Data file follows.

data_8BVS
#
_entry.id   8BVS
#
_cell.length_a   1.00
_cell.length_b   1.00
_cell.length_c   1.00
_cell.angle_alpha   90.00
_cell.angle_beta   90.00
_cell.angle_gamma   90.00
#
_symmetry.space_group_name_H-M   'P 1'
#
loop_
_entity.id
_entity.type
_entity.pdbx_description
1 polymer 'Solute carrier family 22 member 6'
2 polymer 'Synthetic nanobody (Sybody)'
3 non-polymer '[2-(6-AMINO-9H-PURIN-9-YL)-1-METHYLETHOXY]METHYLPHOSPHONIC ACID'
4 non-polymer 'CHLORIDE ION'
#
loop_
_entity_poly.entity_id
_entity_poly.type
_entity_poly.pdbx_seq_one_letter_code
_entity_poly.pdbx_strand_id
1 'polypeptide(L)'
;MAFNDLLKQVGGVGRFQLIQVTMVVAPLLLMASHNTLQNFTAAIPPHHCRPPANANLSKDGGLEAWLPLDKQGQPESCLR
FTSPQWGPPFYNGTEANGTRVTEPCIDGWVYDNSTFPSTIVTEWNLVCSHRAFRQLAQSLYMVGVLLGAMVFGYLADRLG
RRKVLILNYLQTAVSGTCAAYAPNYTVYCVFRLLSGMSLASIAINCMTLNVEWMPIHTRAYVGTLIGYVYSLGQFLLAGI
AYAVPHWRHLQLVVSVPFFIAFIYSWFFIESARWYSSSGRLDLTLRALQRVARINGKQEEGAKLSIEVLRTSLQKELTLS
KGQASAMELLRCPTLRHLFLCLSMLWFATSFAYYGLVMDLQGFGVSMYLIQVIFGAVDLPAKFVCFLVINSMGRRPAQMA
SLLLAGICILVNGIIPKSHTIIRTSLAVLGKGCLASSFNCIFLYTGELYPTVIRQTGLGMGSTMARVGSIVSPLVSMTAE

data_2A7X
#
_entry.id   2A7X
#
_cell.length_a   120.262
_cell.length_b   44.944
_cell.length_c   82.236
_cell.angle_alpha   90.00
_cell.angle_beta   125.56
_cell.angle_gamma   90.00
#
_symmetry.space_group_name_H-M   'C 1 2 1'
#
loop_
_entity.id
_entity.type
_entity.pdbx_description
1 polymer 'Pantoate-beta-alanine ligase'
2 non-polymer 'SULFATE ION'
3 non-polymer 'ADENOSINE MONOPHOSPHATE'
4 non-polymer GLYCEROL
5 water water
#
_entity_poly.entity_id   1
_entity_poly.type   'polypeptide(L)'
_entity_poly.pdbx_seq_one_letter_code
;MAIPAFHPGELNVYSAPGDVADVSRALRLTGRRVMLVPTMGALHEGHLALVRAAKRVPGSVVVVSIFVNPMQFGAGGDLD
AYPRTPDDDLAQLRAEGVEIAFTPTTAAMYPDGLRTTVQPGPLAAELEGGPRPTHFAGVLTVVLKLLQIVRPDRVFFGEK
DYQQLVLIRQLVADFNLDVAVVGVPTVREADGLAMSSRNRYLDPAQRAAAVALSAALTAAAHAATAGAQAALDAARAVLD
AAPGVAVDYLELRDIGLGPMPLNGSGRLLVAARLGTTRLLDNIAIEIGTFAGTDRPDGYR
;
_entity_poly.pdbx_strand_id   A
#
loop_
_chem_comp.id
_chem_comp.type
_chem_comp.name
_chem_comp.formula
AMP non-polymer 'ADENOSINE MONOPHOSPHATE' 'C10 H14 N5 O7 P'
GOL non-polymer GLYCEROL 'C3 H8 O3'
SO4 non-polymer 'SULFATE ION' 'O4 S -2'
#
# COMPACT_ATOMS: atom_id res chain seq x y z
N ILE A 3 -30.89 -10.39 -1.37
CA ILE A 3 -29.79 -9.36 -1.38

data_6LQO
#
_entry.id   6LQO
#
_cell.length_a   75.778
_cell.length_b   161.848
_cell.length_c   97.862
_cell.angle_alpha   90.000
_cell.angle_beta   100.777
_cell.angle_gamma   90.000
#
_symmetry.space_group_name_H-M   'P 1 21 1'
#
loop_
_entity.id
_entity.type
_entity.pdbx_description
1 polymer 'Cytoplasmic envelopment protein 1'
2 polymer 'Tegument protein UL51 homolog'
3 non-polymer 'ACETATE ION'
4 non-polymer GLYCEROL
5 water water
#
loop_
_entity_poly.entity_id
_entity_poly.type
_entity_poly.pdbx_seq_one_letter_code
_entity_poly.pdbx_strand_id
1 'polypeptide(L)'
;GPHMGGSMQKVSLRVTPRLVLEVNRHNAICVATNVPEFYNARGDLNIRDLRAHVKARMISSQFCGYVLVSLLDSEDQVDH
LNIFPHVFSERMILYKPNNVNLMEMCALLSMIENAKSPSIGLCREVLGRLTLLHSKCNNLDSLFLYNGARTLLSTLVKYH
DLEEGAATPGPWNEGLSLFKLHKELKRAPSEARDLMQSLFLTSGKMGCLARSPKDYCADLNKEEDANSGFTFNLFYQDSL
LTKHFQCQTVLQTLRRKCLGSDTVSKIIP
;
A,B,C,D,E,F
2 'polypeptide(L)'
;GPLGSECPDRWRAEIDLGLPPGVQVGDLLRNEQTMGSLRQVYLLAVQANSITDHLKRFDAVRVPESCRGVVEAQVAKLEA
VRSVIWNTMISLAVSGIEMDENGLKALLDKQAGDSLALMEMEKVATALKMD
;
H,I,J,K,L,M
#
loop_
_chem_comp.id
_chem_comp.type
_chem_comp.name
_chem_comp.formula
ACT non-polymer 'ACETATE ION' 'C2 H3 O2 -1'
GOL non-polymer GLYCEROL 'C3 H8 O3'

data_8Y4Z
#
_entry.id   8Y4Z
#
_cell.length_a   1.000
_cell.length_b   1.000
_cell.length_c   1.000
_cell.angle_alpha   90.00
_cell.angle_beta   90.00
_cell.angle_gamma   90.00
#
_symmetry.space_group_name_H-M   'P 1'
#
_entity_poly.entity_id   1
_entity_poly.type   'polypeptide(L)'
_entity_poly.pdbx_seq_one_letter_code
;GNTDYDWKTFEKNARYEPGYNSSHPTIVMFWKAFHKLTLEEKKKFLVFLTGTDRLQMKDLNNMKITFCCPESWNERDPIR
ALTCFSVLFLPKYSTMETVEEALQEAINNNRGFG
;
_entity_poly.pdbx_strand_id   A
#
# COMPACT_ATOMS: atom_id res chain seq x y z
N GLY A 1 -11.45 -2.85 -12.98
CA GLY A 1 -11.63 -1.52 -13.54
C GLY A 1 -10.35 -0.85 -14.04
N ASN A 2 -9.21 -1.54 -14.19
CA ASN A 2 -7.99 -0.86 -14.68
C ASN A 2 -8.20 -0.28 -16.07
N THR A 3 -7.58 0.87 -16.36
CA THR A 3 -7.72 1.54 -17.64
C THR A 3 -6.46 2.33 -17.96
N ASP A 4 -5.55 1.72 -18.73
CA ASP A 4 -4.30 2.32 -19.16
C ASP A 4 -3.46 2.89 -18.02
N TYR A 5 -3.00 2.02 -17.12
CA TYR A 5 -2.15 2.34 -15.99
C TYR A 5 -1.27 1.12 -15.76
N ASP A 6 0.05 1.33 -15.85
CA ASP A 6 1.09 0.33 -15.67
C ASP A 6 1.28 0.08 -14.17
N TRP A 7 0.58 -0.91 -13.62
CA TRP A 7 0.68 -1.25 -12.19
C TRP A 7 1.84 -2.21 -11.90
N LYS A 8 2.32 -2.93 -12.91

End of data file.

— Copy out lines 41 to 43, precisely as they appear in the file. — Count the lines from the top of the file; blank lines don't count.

_cell.length_c   82.236
_cell.angle_alpha   90.00
_cell.angle_beta   125.56